Here is a piece about the Aaron Manby, the first iron steamer to make a sea voyage, and its links to Irish inland waterways transport.
The piece was first published in the rally magazine of the Inland Waterways Association of Ireland Lough Derg Branch in July 2017.
Posted in Charles Wye Williams, Economic activities, Engineering and construction, Extant waterways, Foreign parts, Historical matters, Industrial heritage, Ireland, Irish inland waterways vessels, Operations, Passenger traffic, People, Sea, Shannon, shannon estuary, Sources, Steamers, The cattle trade, Tourism, waterways, Waterways management
Tagged Aaron Manby, Charles Napier, Charles Wye Williams, Irish Sea, iron, John Grantham, John Oldham, Liverpool, Shannon, steam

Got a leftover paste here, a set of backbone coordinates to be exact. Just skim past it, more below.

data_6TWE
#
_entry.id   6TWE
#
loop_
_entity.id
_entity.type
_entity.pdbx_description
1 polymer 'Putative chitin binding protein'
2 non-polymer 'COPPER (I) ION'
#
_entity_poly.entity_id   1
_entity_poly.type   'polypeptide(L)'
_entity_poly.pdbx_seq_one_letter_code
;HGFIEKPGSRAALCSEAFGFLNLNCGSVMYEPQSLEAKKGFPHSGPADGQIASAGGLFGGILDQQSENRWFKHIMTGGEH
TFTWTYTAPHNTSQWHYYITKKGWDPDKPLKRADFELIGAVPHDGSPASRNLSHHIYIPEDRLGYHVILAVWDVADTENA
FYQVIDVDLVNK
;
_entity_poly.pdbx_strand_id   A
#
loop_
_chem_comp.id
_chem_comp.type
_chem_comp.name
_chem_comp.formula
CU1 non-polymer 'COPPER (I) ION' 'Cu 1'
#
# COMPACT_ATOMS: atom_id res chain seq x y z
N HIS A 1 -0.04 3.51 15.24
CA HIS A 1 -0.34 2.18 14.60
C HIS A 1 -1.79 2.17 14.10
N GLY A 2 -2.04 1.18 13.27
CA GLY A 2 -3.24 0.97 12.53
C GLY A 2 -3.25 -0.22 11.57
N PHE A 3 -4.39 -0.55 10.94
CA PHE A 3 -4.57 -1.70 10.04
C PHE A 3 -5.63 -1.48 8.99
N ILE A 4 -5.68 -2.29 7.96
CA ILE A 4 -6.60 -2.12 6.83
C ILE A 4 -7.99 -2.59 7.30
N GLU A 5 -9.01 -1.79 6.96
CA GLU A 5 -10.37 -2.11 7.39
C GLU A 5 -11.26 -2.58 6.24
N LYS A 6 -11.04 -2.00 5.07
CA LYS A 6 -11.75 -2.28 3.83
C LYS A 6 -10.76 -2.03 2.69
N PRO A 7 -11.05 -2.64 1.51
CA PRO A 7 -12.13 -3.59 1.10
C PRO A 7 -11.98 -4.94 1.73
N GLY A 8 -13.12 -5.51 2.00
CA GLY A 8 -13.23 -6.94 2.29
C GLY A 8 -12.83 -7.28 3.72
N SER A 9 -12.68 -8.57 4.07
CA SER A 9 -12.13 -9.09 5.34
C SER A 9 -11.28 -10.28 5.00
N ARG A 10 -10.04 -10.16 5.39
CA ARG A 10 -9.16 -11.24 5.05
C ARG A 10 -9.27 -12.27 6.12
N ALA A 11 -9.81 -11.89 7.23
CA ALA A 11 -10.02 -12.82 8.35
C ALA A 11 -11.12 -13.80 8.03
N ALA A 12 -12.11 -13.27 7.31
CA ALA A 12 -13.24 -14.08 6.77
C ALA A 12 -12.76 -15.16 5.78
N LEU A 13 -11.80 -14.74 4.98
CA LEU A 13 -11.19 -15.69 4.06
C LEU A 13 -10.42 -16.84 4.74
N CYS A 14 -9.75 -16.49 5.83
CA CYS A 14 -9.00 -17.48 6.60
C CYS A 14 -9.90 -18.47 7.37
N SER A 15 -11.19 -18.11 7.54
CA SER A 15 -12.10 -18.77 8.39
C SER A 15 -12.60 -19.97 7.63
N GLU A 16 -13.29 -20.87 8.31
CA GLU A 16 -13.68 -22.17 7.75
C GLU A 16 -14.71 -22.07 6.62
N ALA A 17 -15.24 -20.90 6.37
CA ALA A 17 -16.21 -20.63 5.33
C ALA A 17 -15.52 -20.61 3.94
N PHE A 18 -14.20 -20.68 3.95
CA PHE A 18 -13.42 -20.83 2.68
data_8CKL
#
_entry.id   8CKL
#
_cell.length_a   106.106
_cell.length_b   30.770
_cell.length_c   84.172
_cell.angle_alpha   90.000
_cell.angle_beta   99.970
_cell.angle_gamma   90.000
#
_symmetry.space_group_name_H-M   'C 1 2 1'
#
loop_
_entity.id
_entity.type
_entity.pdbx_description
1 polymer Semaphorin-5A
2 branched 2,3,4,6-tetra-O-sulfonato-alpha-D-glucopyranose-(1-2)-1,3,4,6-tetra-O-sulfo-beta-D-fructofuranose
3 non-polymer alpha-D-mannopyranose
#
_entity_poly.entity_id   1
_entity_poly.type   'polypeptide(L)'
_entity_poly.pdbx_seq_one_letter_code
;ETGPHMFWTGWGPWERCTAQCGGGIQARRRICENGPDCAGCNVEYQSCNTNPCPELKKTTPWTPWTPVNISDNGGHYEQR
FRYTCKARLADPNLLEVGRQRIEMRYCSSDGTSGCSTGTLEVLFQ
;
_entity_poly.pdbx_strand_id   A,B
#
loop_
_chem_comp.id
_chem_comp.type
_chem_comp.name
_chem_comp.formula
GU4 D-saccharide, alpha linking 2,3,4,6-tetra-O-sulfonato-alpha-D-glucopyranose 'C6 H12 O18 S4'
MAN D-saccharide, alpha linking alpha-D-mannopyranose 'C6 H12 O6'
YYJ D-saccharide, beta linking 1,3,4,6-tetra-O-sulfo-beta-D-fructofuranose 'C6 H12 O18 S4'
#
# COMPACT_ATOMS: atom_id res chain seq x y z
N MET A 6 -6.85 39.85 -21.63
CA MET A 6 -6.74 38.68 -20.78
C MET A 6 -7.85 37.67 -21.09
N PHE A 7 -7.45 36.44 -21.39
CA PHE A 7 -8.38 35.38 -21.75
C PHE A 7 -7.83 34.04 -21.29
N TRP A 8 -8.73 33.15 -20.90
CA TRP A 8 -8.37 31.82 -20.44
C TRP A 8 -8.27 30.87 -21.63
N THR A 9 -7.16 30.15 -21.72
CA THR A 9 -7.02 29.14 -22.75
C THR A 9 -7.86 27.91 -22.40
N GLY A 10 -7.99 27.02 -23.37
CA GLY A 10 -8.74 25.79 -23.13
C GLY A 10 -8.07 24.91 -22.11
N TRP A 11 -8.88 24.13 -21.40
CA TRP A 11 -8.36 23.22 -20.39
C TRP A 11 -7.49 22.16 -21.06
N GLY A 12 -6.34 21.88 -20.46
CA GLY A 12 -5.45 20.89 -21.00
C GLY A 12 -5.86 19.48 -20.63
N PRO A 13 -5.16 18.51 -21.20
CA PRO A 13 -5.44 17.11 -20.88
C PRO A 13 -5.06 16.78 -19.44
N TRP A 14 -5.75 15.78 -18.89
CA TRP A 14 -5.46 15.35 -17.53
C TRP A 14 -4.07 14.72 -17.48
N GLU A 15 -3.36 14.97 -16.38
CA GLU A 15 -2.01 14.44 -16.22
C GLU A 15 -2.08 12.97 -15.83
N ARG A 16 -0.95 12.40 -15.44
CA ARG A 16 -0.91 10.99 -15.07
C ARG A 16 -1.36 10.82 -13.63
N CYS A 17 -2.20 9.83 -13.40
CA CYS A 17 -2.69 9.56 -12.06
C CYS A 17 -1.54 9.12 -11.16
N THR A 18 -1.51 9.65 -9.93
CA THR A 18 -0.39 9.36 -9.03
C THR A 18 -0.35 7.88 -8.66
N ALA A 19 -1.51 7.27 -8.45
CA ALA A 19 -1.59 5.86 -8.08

The Abbey Theatre has announced that it has bought Nos 15–17 Eden Quay, Dublin 1. No 15 was the address of the main offices of the City of Dublin Steam Packet Company.
From the Dublin Almanac of 1845
The company crest is said to be still on the wall. Abbey Street Old seems to run between the two premises; no doubt there will be some means of avoiding any problem.
I wish the Abbey Theatre well in its extension, but I hope it will find some way of honouring the memory of the City of Dublin Steam Packet Company and of the underrecognised Charles Wye Williams.
Posted in Ashore, Built heritage, Charles Wye Williams, Economic activities, Engineering and construction, Industrial heritage, Ireland, Irish waterways general, Operations, People, Restoration and rebuilding, Shannon, shannon estuary, Sources, Steamers, The cattle trade, Tourism, waterways
Tagged Abbey Theatre, Charles Wye Williams, City of Dublin Steam Packet Company, Dublin, Eden Quay, estuary, Fergus, Grand Canal, Ireland, Irish Sea, Shannon, steam, steamer, waterways, workboat